June 16, 2014
Here’s the good news: Nie Zhenbang, a Chinese agronomy expert and former director of the Chinese State Grain Administration, recently announced that 2013 was a record year for Chinese grain production.
Here’s the not so good news:
“Although the number is huge,” said Nie, “it still could not satisfy domestic consumer demand. In recent years, China’s food imports have been increasing. Agricultural product imports are roughly equivalent to the productive capacity of 47 million hectares of planted area.”
47 million hectares is 181,468 square miles.
To put this number in context, if you could cram together all the farmland and pasture that it takes to grow the food just being imported by China, the total area of this land mass would be larger than the entire state of California.
Seem far-fetched? Let’s walk through the numbers.
Consider that China’s 1.4 billion people consume an average 2,970 Calories per day; this means that the Chinese population requires a whopping 2 quadrillion Calories each year.
With an average 8 million Calories per year for an average hectare of land (1 hectare = 2.47 acres), this means that China’s population needs over 250 million hectares, or nearly 1 million square miles, to sustain itself.
Between drought conditions, soil pollution, and a raging dustbowl, China doesn’t have anywhere near that much quality land available to grow crops and raise livestock. They have to look abroad. So Mr. Nie’s estimates are definitely in the right ballpark.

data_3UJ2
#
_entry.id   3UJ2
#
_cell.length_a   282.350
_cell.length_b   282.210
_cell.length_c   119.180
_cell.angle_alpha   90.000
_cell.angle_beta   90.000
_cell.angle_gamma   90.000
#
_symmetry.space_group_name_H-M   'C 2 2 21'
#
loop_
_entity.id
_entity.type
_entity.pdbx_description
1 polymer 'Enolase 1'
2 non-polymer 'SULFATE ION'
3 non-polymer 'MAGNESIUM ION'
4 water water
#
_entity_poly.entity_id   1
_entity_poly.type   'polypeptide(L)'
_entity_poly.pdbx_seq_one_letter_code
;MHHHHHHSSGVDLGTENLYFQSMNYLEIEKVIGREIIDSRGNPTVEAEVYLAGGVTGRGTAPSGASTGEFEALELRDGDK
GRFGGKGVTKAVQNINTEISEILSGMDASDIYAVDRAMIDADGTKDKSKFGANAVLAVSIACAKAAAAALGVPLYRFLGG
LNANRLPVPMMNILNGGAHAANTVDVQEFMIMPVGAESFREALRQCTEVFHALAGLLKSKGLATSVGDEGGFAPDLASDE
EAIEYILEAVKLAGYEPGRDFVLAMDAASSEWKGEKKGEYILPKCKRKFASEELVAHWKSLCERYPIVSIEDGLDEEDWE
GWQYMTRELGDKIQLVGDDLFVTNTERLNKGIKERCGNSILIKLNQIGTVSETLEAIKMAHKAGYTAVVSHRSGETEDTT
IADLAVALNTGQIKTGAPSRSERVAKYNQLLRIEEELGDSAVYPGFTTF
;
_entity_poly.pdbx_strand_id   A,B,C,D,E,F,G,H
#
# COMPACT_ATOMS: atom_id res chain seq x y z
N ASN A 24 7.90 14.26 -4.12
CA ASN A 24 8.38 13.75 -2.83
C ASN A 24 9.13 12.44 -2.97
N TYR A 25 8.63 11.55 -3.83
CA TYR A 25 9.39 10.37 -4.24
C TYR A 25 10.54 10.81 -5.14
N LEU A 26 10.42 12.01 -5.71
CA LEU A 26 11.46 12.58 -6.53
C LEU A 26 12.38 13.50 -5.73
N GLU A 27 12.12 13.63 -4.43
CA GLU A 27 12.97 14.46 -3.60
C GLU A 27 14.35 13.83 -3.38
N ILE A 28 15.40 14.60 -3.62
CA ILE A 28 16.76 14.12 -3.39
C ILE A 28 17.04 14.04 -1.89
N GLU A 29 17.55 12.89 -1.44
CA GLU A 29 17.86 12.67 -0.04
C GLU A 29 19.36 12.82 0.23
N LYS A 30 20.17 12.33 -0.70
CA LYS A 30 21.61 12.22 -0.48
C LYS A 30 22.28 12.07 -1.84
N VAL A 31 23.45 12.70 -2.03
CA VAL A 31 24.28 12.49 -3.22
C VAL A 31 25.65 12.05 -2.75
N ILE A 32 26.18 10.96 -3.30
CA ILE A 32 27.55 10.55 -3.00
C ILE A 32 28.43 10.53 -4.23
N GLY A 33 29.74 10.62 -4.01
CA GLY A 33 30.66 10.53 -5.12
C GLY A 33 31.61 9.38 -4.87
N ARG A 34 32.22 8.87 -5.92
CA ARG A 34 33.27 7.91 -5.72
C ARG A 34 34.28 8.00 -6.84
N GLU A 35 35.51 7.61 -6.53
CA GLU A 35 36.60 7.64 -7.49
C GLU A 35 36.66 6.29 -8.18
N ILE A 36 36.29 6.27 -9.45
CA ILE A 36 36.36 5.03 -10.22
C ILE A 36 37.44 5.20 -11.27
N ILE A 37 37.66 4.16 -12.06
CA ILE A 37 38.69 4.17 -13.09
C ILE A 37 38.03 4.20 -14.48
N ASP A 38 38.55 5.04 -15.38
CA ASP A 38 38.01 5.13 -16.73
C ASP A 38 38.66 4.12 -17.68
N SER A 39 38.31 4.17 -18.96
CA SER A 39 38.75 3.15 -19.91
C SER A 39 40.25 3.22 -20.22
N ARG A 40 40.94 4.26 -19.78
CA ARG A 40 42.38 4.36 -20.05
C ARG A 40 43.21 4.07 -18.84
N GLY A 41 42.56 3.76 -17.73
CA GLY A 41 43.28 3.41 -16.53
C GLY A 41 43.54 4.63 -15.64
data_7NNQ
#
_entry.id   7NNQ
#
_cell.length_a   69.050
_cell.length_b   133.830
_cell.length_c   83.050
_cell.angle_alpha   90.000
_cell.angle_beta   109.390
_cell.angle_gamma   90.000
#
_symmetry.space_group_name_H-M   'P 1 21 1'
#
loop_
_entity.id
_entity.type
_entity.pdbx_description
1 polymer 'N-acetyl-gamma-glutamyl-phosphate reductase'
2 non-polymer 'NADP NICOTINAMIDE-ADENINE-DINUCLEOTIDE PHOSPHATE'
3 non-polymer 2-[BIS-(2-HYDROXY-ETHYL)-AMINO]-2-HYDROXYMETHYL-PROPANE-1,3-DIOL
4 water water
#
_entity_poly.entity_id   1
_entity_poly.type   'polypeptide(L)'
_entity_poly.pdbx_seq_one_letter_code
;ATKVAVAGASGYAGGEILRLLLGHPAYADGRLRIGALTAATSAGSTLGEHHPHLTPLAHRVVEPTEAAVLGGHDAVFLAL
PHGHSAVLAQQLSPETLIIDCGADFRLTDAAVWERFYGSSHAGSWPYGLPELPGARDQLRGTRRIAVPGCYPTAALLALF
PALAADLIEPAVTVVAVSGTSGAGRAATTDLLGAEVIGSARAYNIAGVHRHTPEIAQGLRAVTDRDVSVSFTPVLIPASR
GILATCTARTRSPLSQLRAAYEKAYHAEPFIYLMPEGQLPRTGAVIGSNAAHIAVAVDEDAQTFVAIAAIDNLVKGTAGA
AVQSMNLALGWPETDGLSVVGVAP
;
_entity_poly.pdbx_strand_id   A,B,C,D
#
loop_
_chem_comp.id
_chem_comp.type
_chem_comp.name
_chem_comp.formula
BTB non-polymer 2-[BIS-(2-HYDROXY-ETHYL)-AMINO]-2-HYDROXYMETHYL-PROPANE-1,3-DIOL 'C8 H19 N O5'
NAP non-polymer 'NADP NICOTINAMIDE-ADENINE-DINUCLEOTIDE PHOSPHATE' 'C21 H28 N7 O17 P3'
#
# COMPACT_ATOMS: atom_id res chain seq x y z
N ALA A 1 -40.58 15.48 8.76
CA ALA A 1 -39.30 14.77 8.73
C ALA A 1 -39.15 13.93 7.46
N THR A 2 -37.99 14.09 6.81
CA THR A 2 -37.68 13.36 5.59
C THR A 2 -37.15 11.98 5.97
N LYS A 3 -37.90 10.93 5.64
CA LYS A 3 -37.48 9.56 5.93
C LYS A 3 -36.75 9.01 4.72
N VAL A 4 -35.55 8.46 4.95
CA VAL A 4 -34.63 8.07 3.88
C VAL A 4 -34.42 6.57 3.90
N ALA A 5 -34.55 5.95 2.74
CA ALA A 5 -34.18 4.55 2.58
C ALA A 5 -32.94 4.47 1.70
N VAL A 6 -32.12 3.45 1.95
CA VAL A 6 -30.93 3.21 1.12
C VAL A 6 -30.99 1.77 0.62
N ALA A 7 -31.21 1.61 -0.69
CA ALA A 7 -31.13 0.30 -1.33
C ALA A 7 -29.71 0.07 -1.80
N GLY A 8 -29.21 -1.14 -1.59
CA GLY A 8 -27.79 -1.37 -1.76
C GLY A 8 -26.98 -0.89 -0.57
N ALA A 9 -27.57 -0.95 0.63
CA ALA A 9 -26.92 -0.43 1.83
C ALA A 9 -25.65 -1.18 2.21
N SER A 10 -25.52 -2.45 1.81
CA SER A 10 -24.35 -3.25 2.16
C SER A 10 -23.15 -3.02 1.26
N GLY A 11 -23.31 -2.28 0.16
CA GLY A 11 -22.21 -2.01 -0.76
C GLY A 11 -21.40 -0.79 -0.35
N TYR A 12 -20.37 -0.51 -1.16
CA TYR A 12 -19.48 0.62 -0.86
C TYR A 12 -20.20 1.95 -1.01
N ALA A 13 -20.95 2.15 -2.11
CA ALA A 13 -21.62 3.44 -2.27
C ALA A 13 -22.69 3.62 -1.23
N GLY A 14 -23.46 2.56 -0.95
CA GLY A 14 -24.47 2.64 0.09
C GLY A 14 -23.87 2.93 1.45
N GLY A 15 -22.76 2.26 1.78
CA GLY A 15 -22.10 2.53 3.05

The chief economist of China’s Agriculture Ministry, Qian Keming, estimates that in the coming years, Chinese grain demand will increase by 10 million ADDITIONAL tons each year.
Based on the global average yield of 3.11 metric tons of grain per hectare, China’s growing grain demand will tied up 12,000+ additional square miles of farmland per year, every year.
Bear in mind that 12,000 square miles is more or less the size of the Netherlands… just to satisfy China’s growing demand for grain.
And all we’re really talking about is one country, one food product.
This says nothing about imports of meat, fruit, nuts, etc. Nor does it speak to the growing food demand for literally billions of other people across the developing world.
It is a fact that daily Calorie consumption is directly correlated to per-capita GDP, and the data supports this conclusion.
A 2011 study authored by researchers from the University of Minnesota and UC Santa Barbara demonstrates “a simple and temporally consistent global relationship between per capita GDP and per capita demand for crop calories or protein.”
Simply put, as a nation becomes wealthier, its people consume more Calories and more protein.
Taiwan, for example, increased per capita meat consumption from just 13 kilograms annually in 1951 (when it was totally destitute) to 66 kilograms annually in 1992 (when it was an industrialized ‘Asian Tiger’).
This is important because it takes a lot more land to grow a kilogram of meat than anything else.
So as nations become wealthier, it takes much more land per-capita basis to feed them.
China is experiencing this growth right now. And this demand is only the tip of the iceberg.
Tomorrow I’ll tell you about the supply-side of the equation… and show you why the absolute BEST case scenario is substantially higher food prices.
This is what makes agriculture THE no-brainer investment for the coming decade.